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BY ZACH MORTICE

Wheeling, West Virginia. Photo by Rebecca Kiger.

A landscape architect’s roots in Appalachia are the source for a new project from American Roundtable.

 

Appalachia Rising begins with a simple prompt for a place that’s been exploited and maligned for much of its modern history: “We can start by listening to what the people of West Virginia are interesting in seeing in the future.”

Nina Chase, ASLA, is the editor of Appalachia Rising, and what follows is both design document and policy paper, and part of the final project for the Architectural League’s American Roundtable series, which is focused on better futures for small and medium-sized towns. American Roundtable was supported by the Graham Foundation and the National Endowment for the Arts, and Chase (a cofounder of the landscape architecture and urban design firm Merritt Chase and a West Virginia native) will host a presentation on January 27 on the team’s findings along with several of the contributors. In addition to Chase, the Appalachia Rising team consists of journalists, academic researchers, photographers, and documentary filmmakers, each working to “understand communities through their land and people and the ways in which the two have interacted to make place,” according to the introduction by the American Roundtable project director Nicholas Anderson. Each of the nine reports commissioned by the Architectural League is arrayed across five themes (public space, health, work and economy, infrastructure, and environment) to better enable comparisons across the nine regions studied for the project. Beginning with Appalachia Rising, each multimedia report will be available online. Chase and contributors Caroline Filice Smith and Elaine McMillion Sheldon will present their research on January 27 in a webinar at 12:00 p.m. Eastern. (more…)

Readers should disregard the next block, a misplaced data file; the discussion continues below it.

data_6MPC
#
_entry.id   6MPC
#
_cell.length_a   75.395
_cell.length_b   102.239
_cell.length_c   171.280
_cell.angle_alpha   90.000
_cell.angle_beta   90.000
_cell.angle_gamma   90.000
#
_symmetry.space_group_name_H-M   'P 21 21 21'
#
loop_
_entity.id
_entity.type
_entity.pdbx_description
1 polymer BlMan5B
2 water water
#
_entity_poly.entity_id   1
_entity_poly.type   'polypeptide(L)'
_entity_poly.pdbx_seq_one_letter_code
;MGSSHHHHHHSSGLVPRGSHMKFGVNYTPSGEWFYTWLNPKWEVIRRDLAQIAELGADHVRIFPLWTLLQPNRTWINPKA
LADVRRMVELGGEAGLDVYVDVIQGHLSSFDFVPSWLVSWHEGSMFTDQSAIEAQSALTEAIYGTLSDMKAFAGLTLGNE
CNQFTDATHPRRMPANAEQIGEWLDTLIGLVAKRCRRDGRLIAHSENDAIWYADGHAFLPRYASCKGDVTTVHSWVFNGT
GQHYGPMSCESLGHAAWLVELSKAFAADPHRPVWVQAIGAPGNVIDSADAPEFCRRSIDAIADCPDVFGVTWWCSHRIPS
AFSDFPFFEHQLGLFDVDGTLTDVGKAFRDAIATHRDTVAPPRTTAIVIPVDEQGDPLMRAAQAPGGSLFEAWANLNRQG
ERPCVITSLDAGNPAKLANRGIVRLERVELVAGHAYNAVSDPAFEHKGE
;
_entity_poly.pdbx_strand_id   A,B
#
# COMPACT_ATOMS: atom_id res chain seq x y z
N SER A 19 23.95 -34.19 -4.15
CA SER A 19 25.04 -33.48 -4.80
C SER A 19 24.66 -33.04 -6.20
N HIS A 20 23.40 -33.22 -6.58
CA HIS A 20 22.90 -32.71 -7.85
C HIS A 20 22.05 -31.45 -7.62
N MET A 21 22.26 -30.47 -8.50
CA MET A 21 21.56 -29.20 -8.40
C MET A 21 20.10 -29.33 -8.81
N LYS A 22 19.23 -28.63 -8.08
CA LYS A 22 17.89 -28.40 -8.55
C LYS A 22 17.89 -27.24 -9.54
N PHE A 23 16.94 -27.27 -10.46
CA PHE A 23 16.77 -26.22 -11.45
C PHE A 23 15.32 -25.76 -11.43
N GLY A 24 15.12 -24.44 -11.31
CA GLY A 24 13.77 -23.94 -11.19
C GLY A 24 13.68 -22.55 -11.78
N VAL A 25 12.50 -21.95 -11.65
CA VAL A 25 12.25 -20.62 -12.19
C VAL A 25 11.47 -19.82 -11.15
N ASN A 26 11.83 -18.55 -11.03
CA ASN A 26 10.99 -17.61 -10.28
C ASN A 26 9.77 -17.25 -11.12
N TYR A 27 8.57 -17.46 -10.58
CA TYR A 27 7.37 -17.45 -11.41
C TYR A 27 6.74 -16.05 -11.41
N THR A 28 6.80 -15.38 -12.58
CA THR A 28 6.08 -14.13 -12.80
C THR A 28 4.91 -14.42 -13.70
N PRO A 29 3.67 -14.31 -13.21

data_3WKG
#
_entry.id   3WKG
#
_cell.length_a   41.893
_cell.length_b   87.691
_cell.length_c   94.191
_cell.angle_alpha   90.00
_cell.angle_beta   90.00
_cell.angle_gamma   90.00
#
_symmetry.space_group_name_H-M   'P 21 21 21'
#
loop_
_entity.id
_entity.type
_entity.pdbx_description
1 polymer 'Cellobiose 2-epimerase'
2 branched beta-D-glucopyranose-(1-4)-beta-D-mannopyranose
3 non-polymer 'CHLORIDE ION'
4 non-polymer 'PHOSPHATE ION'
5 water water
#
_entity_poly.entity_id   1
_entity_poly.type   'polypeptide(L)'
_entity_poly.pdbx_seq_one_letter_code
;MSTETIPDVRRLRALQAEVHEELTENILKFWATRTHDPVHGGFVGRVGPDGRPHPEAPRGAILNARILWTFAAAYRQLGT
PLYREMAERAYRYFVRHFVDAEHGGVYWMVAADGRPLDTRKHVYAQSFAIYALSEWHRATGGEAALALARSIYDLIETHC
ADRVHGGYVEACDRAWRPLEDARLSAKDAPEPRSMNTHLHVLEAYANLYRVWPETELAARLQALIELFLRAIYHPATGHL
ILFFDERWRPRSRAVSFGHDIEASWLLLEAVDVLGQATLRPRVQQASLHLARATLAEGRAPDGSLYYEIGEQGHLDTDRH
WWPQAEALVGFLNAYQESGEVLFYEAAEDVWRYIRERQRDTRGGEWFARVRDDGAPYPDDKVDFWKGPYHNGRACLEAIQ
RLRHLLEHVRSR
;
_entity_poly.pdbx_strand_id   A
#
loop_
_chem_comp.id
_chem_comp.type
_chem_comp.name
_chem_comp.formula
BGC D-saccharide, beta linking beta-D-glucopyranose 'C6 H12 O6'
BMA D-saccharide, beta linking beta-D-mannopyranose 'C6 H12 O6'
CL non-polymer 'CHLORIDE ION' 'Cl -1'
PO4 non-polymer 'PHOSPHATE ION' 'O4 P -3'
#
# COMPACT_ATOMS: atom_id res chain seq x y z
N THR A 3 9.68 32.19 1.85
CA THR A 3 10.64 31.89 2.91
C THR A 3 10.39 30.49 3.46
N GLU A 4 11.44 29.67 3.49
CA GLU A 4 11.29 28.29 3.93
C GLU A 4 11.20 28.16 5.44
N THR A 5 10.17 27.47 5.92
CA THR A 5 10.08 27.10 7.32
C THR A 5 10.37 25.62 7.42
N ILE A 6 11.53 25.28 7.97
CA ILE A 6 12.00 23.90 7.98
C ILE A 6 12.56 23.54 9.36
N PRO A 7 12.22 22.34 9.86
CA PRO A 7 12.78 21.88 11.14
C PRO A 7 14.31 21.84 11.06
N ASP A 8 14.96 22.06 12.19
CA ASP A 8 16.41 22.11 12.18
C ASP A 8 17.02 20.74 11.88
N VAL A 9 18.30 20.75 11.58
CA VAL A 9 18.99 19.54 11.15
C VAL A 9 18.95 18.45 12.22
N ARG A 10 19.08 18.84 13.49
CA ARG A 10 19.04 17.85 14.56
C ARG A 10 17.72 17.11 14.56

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BY ZACH MORTICE

Andrew Sargeant’s design for a stormwater retention park that’s part of Cleveland’s Rockefeller Park. Image courtesy Andrew Sargeant, ASLA.

Andrew Sargeant is the first Enterprise Rose Fellow from landscape architecture.

 

For the first time in its 20-year history, Enterprise Community Partners, the nonprofit housing and advocacy organization, has selected a fellow from landscape architecture for the prestigious Rose Fellowship. The fellowship pairs early career designers with nonprofits and community organizations to develop equitable housing and open space in cities and small towns across the country. Andrew Sargeant, ASLA, will work with Cleveland Neighborhood Progress (CNP) on urban design and landscape architecture projects that generate equitable, high-quality public space through 2022.

Sargeant has been very active since he graduated from Temple University in 2016. A former 2018–2019 Landscape Architecture Foundation (LAF) Fellow, Sargeant has worked at OLIN in Philadelphia and Lionheart Places in Austin, Texas. He will continue on as the vice president of the board of the Urban Studio, the nonprofit design collaborative he launched with LAF fellows Kendra Hyson, ASLA; Maisie Hughes; and Daví de la Cruz, Associate ASLA, that supports high school-age kids who are interested in design careers. (more…)